You can find good places to trek somewhere in the Himalayas at anytime of the year. However, for most regions, the best time is from October to May, with October to November having the best weather for trekking. During the autumn, nights are cold in the high Himalaya, but the bright sun makes for a pleasant daytime temperature (20 degrees centigrade to 5 degrees centigrade in the night). Above 3500m, the temperature range goes down to -10 degrees centigrade, and in winter (Dec-Jan), it is about 10 degrees colder.
How fit do I have to be to do a trek?
While you do not need to be super-fit, you need to be fit enough to comfortably walk for 5–6 hours per day in the mountains on reasonable trails. Most of our customers have an interest in walking in the hills or countryside of their homeland and are used to similar daily trips.
What is the typical group size? Will I fit in?
We pride ourselves on our small group approach to adventure travel. Small groups allow you to share great company without crowding your experience. Our typical groups range in size from 2 up to 8. One of the attractions of such a trip is the chance to meet people with different backgrounds and personalities.
What if the dates for the group treks don’t fit my itinerary?
If this is the case, we can organize a personalized trek for you. Additionally, if you want to spend more time in Kathmandu before or after a trek, we can organize the hotels and quote you a price.
Are your tours guaranteed to run?
If you are a group of two or more, the trip is guaranteed to run.
Do I need to buy special equipment?
Usually, our clients simply bring their existing clothing and equipment and, if necessary, supplement this with some extra items purchased cheaply in Kathmandu.
What gear to bring?
Passport (with photocopies)
Photos for Nepal visa on arrival:
Travel insurance (with photocopies)
flight tickets (photocopies)
Daypack for daily personal items
Light sandals or plimsolls to wear in the lodges
2 pairs of underwear.
2 pairs of walking socks.
2 thick fleece or warm shirts
1 pair thin thermal underwear
Long trousers for walking (or a long skirt for women)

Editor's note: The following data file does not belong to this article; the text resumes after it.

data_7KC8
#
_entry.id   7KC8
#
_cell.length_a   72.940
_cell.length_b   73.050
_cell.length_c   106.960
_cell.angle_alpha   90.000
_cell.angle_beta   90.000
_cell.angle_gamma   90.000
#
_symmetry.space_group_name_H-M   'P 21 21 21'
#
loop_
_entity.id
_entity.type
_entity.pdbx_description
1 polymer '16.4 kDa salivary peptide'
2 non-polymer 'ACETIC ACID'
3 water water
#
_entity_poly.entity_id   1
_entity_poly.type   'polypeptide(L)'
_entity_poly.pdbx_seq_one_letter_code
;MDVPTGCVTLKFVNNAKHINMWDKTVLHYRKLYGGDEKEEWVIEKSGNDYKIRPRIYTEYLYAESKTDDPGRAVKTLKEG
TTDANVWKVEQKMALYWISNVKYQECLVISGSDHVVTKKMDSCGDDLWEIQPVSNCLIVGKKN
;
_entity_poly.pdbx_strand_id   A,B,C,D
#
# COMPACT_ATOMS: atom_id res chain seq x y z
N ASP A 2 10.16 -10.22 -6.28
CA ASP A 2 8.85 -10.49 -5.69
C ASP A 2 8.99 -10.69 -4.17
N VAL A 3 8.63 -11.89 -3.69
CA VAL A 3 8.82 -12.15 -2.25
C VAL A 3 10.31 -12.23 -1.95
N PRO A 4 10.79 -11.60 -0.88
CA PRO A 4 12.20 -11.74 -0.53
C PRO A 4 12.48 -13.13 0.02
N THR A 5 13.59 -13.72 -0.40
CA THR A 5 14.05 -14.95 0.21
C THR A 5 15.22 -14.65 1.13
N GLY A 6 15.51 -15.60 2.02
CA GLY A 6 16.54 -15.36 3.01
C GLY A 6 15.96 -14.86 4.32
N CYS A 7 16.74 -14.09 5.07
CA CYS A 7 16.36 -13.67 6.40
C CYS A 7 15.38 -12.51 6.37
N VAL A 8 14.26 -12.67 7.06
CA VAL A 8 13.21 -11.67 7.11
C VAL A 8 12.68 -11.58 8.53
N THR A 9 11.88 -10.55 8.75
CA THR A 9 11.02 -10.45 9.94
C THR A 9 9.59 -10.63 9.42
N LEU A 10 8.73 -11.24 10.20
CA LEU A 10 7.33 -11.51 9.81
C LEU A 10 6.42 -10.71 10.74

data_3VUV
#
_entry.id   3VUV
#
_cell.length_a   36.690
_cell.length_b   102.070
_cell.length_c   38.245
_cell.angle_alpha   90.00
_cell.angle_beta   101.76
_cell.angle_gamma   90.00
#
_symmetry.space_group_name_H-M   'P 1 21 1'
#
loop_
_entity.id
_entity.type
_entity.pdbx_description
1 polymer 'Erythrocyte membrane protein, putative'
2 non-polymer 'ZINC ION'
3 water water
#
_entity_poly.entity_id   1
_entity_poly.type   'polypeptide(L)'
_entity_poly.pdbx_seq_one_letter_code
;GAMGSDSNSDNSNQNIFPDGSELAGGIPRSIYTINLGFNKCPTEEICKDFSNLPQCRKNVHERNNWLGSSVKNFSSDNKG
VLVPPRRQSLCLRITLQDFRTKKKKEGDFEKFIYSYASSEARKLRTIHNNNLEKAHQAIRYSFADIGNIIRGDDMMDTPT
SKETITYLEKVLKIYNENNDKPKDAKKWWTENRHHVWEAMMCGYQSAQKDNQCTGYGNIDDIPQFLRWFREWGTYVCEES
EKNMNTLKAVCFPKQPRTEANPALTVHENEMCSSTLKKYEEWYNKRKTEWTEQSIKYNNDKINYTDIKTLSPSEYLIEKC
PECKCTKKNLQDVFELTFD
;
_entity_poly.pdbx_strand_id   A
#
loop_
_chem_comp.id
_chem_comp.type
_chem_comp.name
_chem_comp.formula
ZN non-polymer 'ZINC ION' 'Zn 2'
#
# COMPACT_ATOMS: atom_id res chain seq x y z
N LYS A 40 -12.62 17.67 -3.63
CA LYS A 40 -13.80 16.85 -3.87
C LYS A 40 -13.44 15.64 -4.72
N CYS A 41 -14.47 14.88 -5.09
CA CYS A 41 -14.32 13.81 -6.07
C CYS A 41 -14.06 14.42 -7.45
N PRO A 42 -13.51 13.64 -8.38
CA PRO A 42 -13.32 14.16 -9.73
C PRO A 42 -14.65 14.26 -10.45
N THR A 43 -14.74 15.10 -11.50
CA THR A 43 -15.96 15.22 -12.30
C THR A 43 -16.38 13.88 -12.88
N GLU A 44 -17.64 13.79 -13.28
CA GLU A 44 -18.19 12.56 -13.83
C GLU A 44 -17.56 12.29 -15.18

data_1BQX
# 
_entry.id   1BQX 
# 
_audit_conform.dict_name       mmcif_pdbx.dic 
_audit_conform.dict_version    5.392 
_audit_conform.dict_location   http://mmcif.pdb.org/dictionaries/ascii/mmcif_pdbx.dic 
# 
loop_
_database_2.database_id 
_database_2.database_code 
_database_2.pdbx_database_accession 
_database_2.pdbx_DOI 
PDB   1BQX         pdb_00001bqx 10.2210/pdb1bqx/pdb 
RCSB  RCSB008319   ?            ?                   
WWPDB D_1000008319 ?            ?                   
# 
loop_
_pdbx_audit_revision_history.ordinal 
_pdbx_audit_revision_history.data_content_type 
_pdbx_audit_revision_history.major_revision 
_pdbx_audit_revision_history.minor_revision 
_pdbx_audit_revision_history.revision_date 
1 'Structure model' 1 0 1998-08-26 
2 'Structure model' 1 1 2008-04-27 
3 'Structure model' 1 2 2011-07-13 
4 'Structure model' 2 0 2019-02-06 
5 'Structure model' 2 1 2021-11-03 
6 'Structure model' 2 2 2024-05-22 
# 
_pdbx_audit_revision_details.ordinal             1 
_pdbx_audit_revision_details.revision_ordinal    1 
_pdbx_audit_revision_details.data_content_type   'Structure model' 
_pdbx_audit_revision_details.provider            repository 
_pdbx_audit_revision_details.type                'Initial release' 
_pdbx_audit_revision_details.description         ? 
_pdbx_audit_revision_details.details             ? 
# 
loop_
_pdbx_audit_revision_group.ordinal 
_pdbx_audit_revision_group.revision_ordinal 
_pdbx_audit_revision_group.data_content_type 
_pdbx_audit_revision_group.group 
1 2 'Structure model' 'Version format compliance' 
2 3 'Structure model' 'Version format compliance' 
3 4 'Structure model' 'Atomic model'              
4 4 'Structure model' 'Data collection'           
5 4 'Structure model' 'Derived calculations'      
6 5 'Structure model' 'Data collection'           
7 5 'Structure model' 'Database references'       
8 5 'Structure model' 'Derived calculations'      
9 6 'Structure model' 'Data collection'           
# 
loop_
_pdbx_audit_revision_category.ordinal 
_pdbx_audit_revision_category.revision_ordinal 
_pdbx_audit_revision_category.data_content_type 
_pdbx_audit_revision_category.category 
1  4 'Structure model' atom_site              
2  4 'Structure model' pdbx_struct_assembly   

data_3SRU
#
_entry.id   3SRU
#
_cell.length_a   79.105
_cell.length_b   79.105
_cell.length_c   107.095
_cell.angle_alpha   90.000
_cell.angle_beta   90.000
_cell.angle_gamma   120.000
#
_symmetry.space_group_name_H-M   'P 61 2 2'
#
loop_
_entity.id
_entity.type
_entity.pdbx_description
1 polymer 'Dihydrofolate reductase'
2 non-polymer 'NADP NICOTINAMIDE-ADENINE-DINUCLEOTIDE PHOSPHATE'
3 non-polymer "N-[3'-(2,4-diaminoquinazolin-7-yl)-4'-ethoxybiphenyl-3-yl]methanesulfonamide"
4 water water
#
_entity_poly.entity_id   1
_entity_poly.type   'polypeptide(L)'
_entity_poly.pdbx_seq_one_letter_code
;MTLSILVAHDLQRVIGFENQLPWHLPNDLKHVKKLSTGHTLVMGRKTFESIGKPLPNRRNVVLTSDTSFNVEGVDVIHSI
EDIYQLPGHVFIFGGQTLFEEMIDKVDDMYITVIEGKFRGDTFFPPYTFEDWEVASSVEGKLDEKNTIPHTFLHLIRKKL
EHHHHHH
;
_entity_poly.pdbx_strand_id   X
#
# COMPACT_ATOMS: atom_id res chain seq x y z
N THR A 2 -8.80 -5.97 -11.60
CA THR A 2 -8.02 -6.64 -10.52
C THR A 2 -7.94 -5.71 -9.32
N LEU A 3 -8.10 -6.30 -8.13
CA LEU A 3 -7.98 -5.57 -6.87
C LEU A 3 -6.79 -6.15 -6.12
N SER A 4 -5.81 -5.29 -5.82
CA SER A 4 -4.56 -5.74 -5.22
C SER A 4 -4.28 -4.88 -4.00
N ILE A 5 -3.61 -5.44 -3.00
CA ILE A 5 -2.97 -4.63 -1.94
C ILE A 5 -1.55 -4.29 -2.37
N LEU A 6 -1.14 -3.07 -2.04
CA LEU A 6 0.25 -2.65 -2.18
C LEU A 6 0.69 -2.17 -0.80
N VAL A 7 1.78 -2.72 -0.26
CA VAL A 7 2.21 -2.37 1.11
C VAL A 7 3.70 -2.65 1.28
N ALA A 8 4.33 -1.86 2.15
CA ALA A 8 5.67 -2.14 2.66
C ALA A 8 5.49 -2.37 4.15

Gloves (it’s cold on the Thorung La, Laurebina Pass and Cho La)
A warm hat which covers your ears (for the Kali Gandaki and Thorung La – it’s windy)
Base ball caps or broad brim hats to keep the sun off (Australian Barmah recommended)
Soap dish and soap
Toothbrush and toothpaste.
Wet wipes or moist towelettes
Hand sanitizing lotion
Moisturizer, Lip balm
Tampons are hard to buy in rural areas.
Ear plugs for light sleepers
Sheet of plastic (use as a poncho if it rains)
1 toilet paper roll. You can buy more on the way.
2 large plastic bags. One for smelly clothes, one for things that must be kept dry.
A small, good quality padlock
Iodine tablets for water purification
Protein bars, chocolate, dried fruits, candies, and snack foods.
Notes: All of the trekking items are available in Kathmandu at nominal prices. However, we suggest you bring hiking boots from your home country if you decide to purchase these items in Kathmandu .
Can I store stuff that I do not use on a trek?
Yes, all hotels provide storage facilities for free.
Do I need travel insurance?
Personal travel insurance is not included in the tour price. It is a condition of booking a tour with Green Lotus Trekking, and your responsibility to ensure that the type of tour you are undertaking, the policy must include satisfactory cover for repatriation, high altitudes, trekking and climbing, and helicopter rescue. Please forward your insurance details (e.g. policy number, 24-hour emergency telephone number, and name of insurance company) to Green Lotus Trekking when available.